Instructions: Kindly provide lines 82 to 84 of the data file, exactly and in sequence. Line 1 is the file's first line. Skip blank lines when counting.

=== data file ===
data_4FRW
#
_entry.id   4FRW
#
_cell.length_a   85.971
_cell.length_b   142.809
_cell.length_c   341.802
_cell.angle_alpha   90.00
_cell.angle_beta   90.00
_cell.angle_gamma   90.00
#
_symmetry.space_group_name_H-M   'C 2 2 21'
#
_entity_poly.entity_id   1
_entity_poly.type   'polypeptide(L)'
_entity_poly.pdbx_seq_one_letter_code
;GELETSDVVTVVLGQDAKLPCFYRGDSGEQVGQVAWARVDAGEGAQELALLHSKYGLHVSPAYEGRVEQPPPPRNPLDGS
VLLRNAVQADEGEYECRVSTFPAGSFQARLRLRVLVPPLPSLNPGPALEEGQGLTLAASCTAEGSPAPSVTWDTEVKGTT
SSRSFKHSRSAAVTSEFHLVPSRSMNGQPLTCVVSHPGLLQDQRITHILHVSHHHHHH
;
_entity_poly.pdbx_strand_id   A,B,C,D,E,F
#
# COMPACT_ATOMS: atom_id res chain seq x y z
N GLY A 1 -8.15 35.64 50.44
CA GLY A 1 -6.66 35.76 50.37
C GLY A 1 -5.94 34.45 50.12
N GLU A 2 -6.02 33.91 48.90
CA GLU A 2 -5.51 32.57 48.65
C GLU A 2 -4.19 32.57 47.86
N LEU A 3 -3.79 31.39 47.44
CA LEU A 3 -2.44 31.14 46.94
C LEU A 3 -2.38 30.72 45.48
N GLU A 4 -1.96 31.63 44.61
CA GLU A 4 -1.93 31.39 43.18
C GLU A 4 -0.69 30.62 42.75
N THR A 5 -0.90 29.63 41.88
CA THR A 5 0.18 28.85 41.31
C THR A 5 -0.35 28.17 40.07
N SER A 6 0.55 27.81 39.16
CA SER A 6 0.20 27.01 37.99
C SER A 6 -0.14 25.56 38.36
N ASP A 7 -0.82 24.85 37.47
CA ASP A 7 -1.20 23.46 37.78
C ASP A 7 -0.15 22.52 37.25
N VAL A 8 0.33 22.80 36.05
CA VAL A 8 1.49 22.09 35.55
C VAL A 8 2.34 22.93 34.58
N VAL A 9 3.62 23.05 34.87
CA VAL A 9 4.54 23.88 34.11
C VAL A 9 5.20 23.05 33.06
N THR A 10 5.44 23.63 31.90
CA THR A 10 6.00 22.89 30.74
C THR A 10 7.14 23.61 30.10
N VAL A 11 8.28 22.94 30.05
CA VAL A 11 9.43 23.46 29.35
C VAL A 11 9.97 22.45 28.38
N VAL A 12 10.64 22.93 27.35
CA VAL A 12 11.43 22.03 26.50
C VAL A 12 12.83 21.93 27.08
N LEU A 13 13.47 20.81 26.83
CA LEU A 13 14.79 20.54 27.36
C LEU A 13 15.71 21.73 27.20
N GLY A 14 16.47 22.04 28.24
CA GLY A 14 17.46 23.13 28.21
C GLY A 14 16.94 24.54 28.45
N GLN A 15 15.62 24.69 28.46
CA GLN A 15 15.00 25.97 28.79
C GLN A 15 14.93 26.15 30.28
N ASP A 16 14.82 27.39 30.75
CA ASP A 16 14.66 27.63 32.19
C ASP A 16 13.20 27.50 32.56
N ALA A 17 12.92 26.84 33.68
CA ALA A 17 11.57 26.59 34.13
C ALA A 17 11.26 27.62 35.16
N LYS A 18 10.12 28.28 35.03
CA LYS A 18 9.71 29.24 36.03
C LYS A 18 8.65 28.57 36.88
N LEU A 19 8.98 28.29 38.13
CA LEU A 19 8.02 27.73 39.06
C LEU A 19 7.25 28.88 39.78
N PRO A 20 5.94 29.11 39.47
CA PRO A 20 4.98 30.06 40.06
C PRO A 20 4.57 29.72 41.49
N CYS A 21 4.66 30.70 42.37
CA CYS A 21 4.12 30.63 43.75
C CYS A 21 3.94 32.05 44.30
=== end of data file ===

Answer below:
CA PRO A 20 4.98 30.06 40.06
C PRO A 20 4.57 29.72 41.49
N CYS A 21 4.66 30.70 42.37